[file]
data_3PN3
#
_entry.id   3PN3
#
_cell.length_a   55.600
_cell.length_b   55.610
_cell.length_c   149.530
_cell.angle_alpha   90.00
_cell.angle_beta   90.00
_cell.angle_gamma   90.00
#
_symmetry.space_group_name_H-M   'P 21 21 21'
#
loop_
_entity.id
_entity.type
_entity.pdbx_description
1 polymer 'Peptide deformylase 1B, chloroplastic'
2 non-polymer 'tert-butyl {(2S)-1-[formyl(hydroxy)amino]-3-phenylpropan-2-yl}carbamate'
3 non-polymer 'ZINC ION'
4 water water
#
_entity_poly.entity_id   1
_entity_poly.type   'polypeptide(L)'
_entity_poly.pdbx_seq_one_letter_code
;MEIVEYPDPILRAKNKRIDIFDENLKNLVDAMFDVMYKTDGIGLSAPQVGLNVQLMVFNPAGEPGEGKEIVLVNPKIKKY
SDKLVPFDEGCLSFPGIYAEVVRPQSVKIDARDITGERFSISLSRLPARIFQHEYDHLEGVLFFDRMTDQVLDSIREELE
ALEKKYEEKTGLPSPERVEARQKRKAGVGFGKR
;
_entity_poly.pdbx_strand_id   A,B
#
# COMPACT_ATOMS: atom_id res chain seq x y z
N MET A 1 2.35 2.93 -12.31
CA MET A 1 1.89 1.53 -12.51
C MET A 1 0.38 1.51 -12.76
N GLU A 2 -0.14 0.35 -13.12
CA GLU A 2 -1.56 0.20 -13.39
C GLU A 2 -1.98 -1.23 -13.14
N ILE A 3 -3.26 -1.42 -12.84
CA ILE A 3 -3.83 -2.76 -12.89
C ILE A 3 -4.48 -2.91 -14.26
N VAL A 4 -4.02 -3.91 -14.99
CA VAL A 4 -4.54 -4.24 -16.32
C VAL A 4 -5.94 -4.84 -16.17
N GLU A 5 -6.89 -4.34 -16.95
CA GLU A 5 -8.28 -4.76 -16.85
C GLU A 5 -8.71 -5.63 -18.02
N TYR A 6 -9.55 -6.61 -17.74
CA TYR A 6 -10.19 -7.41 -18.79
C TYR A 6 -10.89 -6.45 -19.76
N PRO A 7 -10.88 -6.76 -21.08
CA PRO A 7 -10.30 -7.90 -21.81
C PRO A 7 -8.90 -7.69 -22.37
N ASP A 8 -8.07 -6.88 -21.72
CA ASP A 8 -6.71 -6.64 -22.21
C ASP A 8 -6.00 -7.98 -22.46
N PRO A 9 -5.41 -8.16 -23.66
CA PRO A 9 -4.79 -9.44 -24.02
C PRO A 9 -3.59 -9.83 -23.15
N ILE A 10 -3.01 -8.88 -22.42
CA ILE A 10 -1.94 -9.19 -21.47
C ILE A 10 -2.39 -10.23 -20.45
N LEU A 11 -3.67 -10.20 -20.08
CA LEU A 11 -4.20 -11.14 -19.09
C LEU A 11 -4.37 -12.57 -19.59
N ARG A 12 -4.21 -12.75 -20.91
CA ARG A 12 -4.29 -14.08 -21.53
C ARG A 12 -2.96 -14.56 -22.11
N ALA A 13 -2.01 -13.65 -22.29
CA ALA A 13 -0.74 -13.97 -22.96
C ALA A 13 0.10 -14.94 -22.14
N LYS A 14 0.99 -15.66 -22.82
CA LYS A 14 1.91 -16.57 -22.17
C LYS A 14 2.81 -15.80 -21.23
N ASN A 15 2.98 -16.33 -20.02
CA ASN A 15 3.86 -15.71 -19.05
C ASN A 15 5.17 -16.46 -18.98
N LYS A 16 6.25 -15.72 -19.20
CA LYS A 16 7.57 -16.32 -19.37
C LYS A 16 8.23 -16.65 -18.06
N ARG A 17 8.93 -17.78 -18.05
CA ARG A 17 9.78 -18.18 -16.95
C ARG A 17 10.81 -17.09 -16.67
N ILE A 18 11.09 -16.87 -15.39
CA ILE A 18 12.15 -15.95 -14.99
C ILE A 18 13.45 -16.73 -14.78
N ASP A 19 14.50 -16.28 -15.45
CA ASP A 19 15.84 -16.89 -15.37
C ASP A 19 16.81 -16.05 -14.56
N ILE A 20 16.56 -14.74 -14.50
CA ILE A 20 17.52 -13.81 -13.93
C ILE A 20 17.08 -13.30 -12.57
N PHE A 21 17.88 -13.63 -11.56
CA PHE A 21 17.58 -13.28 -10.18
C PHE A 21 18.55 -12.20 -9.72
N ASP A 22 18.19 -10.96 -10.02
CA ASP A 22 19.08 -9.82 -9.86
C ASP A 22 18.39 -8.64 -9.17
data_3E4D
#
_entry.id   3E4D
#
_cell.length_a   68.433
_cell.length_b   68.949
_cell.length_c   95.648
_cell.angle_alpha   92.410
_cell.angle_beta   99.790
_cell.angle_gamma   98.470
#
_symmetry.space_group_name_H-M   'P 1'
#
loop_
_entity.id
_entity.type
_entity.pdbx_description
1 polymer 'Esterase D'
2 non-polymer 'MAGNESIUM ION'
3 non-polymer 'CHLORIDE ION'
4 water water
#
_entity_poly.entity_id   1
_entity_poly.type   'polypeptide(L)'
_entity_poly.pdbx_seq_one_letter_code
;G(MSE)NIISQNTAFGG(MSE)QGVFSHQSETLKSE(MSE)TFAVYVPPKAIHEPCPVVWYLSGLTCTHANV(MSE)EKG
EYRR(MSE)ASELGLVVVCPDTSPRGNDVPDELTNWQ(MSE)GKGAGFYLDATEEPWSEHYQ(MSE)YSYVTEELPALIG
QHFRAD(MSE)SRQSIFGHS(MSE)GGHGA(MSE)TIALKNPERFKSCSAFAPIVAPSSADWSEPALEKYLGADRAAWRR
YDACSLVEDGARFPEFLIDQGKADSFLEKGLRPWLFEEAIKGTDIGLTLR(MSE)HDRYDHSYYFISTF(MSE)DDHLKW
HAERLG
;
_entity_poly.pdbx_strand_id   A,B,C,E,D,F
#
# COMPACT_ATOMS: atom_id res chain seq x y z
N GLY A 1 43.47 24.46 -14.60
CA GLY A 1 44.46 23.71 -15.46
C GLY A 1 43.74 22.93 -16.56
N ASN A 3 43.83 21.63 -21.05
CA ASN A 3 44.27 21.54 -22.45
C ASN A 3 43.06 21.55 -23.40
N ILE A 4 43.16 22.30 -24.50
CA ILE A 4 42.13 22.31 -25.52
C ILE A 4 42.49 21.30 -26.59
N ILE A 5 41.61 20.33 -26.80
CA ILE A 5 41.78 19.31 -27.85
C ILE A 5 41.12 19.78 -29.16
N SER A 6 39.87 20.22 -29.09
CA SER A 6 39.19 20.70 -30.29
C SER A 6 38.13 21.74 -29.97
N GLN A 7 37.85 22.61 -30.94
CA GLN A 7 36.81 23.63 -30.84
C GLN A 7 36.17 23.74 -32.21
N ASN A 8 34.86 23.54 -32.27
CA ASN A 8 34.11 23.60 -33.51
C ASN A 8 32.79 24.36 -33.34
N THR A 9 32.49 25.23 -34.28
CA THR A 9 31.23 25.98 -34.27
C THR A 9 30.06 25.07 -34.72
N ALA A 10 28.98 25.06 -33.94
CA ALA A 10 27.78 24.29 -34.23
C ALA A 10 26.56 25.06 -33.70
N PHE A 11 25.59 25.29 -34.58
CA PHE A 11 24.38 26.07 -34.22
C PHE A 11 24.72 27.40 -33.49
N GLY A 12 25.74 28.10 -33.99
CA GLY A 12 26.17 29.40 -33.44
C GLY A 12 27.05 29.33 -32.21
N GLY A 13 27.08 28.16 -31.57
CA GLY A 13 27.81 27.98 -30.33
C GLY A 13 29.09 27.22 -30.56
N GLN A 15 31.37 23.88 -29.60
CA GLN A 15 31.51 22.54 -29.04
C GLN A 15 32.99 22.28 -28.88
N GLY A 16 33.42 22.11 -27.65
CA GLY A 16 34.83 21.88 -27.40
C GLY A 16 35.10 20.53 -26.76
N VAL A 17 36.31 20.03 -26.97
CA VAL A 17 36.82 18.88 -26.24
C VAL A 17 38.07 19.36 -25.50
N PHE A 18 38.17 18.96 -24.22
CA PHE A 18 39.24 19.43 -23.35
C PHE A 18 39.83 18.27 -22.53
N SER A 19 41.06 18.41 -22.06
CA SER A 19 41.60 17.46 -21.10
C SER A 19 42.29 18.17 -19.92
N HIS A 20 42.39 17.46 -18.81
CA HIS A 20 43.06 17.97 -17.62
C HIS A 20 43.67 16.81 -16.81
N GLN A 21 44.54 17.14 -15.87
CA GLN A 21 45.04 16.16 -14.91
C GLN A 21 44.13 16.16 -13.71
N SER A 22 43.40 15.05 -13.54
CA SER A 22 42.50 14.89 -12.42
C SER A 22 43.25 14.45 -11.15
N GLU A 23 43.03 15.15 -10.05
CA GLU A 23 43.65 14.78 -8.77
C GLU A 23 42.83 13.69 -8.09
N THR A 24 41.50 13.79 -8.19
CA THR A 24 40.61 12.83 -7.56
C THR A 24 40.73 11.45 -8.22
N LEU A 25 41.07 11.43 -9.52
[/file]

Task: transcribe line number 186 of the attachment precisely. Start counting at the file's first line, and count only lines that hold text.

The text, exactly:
C HIS A 20 43.67 16.81 -16.81